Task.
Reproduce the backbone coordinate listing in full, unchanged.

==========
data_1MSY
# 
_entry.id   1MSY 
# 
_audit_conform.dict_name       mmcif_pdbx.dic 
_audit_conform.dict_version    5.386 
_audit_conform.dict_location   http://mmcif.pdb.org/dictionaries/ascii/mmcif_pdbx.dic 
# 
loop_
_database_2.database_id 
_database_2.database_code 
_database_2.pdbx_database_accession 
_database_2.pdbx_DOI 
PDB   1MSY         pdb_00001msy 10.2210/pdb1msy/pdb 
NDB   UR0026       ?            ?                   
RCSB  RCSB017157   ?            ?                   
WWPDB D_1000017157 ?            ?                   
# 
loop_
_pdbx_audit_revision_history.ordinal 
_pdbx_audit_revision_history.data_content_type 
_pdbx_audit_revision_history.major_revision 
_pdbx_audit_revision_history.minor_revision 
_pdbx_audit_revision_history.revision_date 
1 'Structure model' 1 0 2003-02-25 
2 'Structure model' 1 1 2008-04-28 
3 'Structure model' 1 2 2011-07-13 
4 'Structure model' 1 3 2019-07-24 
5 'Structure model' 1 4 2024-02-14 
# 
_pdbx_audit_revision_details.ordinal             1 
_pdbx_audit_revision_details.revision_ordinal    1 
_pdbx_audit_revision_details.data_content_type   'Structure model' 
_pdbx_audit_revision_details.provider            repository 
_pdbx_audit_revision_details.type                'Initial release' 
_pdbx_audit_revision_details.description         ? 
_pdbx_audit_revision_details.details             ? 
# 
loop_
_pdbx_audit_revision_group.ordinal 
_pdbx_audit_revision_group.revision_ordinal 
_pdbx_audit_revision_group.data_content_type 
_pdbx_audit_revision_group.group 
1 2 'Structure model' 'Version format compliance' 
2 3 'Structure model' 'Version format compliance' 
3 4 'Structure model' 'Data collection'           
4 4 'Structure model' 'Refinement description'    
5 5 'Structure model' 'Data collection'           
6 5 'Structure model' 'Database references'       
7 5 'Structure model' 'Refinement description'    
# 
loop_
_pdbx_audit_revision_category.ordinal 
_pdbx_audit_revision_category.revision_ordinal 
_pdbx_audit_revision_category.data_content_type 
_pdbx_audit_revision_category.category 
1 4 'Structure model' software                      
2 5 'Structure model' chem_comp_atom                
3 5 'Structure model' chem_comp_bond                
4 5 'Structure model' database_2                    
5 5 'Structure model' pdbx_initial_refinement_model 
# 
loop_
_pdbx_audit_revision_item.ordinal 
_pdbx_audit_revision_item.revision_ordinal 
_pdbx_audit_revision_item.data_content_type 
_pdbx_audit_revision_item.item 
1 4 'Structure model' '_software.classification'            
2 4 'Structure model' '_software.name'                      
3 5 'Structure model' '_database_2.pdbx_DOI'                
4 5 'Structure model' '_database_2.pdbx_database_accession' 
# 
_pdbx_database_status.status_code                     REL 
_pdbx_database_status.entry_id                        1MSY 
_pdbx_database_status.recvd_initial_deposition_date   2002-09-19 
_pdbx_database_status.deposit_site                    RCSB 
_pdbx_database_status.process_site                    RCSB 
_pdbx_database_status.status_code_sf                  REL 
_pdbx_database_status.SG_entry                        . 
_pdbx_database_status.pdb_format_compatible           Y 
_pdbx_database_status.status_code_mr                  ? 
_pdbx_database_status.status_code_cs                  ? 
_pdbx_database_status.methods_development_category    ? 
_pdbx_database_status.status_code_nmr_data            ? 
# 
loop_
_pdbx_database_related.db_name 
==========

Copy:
data_1MSY
# 
_entry.id   1MSY 
# 
_audit_conform.dict_name       mmcif_pdbx.dic 
_audit_conform.dict_version    5.386 
_audit_conform.dict_location   http://mmcif.pdb.org/dictionaries/ascii/mmcif_pdbx.dic 
# 
loop_
_database_2.database_id 
_database_2.database_code 
_database_2.pdbx_database_accession 
_database_2.pdbx_DOI 
PDB   1MSY         pdb_00001msy 10.2210/pdb1msy/pdb 
NDB   UR0026       ?            ?                   
RCSB  RCSB017157   ?            ?                   
WWPDB D_1000017157 ?            ?                   
# 
loop_
_pdbx_audit_revision_history.ordinal 
_pdbx_audit_revision_history.data_content_type 
_pdbx_audit_revision_history.major_revision 
_pdbx_audit_revision_history.minor_revision 
_pdbx_audit_revision_history.revision_date 
1 'Structure model' 1 0 2003-02-25 
2 'Structure model' 1 1 2008-04-28 
3 'Structure model' 1 2 2011-07-13 
4 'Structure model' 1 3 2019-07-24 
5 'Structure model' 1 4 2024-02-14 
# 
_pdbx_audit_revision_details.ordinal             1 
_pdbx_audit_revision_details.revision_ordinal    1 
_pdbx_audit_revision_details.data_content_type   'Structure model' 
_pdbx_audit_revision_details.provider            repository 
_pdbx_audit_revision_details.type                'Initial release' 
_pdbx_audit_revision_details.description         ? 
_pdbx_audit_revision_details.details             ? 
# 
loop_
_pdbx_audit_revision_group.ordinal 
_pdbx_audit_revision_group.revision_ordinal 
_pdbx_audit_revision_group.data_content_type 
_pdbx_audit_revision_group.group 
1 2 'Structure model' 'Version format compliance' 
2 3 'Structure model' 'Version format compliance' 
3 4 'Structure model' 'Data collection'           
4 4 'Structure model' 'Refinement description'    
5 5 'Structure model' 'Data collection'           
6 5 'Structure model' 'Database references'       
7 5 'Structure model' 'Refinement description'    
# 
loop_
_pdbx_audit_revision_category.ordinal 
_pdbx_audit_revision_category.revision_ordinal 
_pdbx_audit_revision_category.data_content_type 
_pdbx_audit_revision_category.category 
1 4 'Structure model' software                      
2 5 'Structure model' chem_comp_atom                
3 5 'Structure model' chem_comp_bond                
4 5 'Structure model' database_2                    
5 5 'Structure model' pdbx_initial_refinement_model 
# 
loop_
_pdbx_audit_revision_item.ordinal 
_pdbx_audit_revision_item.revision_ordinal 
_pdbx_audit_revision_item.data_content_type 
_pdbx_audit_revision_item.item 
1 4 'Structure model' '_software.classification'            
2 4 'Structure model' '_software.name'                      
3 5 'Structure model' '_database_2.pdbx_DOI'                
4 5 'Structure model' '_database_2.pdbx_database_accession' 
# 
_pdbx_database_status.status_code                     REL 
_pdbx_database_status.entry_id                        1MSY 
_pdbx_database_status.recvd_initial_deposition_date   2002-09-19 
_pdbx_database_status.deposit_site                    RCSB 
_pdbx_database_status.process_site                    RCSB 
_pdbx_database_status.status_code_sf                  REL 
_pdbx_database_status.SG_entry                        . 
_pdbx_database_status.pdb_format_compatible           Y 
_pdbx_database_status.status_code_mr                  ? 
_pdbx_database_status.status_code_cs                  ? 
_pdbx_database_status.methods_development_category    ? 
_pdbx_database_status.status_code_nmr_data            ? 
# 
loop_
_pdbx_database_related.db_name 